Construction starts Tuesday on long-delayed zHome project

April 5, 2010

By Warren Kagarise

NEW — 9:05 a.m. April 5, 2010

Construction will start Tuesday on zHome — the long-planned, eco-friendly townhouse development launched with fanfare in late 2008 and then hindered by the recession.

The project will include 10 townhouses designed to produce as much electricity as the units consume. Developers said zHome should use 60 percent less water than conventional residences. Workers will use only low-toxicity materials to construct the development.

The buildings will rise near the Issaquah Highlands Park & Ride and the construction site of another high-profile highlands project, YWCA Family Village at Issaquah. Officials expect zHome to be completed by next spring.

The city spearheaded the development of zHome. Howland Development Issaquah — a joint venture of Ichijo USA and Shoreline developer Howland Homes — will construct the units.

Ichijo USA — the American subsidiary of a Japanese homebuilder — will finance the project. The parent company, Ichijo Co., built about 8,000 homes with sales of $2.1 billion last year. The developer also builds energy-efficient residences in Japan.

“Starting construction on zHome is the next step in bringing zero energy housing to the Northwest,” project manager Brad Liljequist said in a news release. “When zHome opens next spring, we will be poised to influence the next wave of residential construction in the region and beyond.”

Mayor Ava Frisinger said the international character of the eco-friendly project helped direct attention to the issue of global climate change.

“We are thrilled to add a builder of international caliber in Ichijo USA to our zHome team,” she said in the release. “It’s fitting that zHome has evolved into a joint effort that spans the Pacific. By sharing our different skills, technologies and cultures, we can find tangible solutions for a worldwide problem: climate change.”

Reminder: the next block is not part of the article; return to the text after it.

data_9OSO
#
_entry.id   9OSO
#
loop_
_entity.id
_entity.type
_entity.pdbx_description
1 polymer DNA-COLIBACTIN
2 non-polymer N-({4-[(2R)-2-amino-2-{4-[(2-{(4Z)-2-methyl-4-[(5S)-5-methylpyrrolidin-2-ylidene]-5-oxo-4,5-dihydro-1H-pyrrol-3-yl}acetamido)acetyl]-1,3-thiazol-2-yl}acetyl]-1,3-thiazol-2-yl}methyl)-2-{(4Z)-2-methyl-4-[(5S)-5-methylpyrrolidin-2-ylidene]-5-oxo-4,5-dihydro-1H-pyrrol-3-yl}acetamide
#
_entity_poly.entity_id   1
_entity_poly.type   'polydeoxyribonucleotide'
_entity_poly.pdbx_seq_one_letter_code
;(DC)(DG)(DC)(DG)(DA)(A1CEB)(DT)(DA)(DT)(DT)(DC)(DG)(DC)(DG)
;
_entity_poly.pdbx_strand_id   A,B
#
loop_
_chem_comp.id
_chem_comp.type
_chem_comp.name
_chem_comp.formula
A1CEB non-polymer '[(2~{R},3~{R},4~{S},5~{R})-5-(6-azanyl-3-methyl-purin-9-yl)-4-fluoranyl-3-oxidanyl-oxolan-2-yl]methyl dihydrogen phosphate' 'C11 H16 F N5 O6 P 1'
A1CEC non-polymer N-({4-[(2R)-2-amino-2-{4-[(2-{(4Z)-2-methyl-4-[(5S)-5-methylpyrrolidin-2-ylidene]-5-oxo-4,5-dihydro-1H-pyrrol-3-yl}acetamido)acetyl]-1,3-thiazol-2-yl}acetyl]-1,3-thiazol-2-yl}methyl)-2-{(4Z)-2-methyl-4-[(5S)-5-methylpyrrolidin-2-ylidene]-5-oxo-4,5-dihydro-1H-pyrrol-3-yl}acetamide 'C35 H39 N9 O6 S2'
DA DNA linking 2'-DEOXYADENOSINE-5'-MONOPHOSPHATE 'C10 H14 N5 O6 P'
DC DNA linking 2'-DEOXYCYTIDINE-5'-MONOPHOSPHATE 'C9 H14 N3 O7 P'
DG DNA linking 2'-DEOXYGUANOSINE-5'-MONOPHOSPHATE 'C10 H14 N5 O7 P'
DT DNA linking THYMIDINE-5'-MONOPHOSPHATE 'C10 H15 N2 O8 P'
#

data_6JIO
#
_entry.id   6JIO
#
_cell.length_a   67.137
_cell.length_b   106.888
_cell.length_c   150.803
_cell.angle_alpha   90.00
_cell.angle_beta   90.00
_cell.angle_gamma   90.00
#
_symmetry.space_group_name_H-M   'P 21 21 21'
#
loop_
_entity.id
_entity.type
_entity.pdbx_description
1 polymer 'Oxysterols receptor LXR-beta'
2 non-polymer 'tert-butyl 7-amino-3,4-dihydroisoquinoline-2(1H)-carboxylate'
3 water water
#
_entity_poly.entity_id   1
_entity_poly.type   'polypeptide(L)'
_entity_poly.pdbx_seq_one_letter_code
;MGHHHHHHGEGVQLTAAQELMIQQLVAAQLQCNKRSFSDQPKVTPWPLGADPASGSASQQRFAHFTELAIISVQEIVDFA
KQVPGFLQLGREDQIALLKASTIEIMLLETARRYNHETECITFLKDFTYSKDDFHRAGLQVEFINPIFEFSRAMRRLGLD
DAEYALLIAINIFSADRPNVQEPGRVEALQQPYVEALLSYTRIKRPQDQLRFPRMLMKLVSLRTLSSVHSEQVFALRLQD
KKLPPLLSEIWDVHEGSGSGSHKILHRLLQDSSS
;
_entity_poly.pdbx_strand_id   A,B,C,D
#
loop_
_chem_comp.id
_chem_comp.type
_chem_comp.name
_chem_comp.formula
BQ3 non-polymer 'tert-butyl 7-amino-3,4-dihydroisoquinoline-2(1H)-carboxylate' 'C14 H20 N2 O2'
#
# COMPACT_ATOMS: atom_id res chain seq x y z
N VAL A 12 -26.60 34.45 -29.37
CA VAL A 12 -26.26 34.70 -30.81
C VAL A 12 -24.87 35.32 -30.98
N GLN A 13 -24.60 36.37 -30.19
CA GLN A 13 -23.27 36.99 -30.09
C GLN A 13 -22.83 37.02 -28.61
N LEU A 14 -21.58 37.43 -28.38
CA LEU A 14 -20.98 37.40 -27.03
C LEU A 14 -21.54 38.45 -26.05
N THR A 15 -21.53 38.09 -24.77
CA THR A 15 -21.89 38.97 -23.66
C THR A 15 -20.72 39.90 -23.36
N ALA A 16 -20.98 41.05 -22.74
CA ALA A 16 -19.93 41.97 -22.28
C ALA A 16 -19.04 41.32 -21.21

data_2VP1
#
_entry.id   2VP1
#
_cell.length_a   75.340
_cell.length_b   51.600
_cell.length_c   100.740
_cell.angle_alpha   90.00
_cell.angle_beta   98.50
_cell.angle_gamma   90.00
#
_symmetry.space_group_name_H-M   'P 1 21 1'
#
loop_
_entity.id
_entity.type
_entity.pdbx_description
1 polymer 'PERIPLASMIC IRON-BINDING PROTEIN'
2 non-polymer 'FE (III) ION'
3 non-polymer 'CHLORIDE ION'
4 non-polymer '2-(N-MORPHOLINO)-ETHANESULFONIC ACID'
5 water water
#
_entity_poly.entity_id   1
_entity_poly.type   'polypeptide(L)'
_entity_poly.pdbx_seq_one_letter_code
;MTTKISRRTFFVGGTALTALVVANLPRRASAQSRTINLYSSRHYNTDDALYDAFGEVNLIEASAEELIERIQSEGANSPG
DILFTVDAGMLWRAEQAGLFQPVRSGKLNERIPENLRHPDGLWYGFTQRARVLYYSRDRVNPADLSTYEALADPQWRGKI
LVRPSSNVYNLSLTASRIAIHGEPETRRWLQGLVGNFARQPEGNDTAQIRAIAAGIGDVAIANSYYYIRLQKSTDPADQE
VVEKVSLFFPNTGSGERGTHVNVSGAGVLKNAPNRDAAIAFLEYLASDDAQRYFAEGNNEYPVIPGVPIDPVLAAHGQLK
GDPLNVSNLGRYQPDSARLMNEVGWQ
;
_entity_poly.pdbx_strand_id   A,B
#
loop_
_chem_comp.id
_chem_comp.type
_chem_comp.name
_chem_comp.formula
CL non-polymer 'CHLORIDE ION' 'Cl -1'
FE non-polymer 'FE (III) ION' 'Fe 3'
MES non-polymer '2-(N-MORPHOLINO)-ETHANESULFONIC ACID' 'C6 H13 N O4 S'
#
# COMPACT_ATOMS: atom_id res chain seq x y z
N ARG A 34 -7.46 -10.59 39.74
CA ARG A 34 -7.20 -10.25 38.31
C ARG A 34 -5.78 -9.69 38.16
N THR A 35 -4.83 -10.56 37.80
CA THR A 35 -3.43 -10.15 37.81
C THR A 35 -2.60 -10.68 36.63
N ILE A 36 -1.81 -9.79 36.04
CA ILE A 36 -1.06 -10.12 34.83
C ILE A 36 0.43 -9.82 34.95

The mayor and other city and King County officials — as well as a bevy of development partners — met for the zHome groundbreaking ceremony 18 months ago. Dignitaries gathered at the building site Sept. 29, 2008 — the same day the Dow Jones industrial average sunk 777 points. The squeeze on credit markets in the subsequent months derailed financing for the project.

With work scheduled to start Tuesday, officials again touted the “green” credentials of the latest addition to the highlands. Learn more about zHome here.

The ambitious project will be built from a high percentage of salvaged, reclaimed and local materials, and be powered by rooftop solar panels.

Inside, recycled rainwater and efficient fixtures will slash water consumption. Outside, rain gardens and permeable pavement will reduce the impact of zHome on the environment.

Even 90 percent of construction debris will be diverted for reuse, recycling and waste prevention.

Officials promised the result would exceed the top certification requirements from Built Green, a nonprofit building program affiliated with the Master Builders Association of King and Snohomish Counties, and based in Bellevue.

After construction wraps next spring, zHome will open for public tours for three months before the developer sells nine of the homes. The other residence will be used as a demonstration unit for five years and someday offered as affordable housing.

The development partners plan to offer on-site classes during construction, and videotape the building process to be used for training throughout the construction industry.

The project “will serve as an inspirational demonstration project for sustainable building practices that go far beyond the average ‘green’ home, but are replicable and affordable,” Liljequist said.

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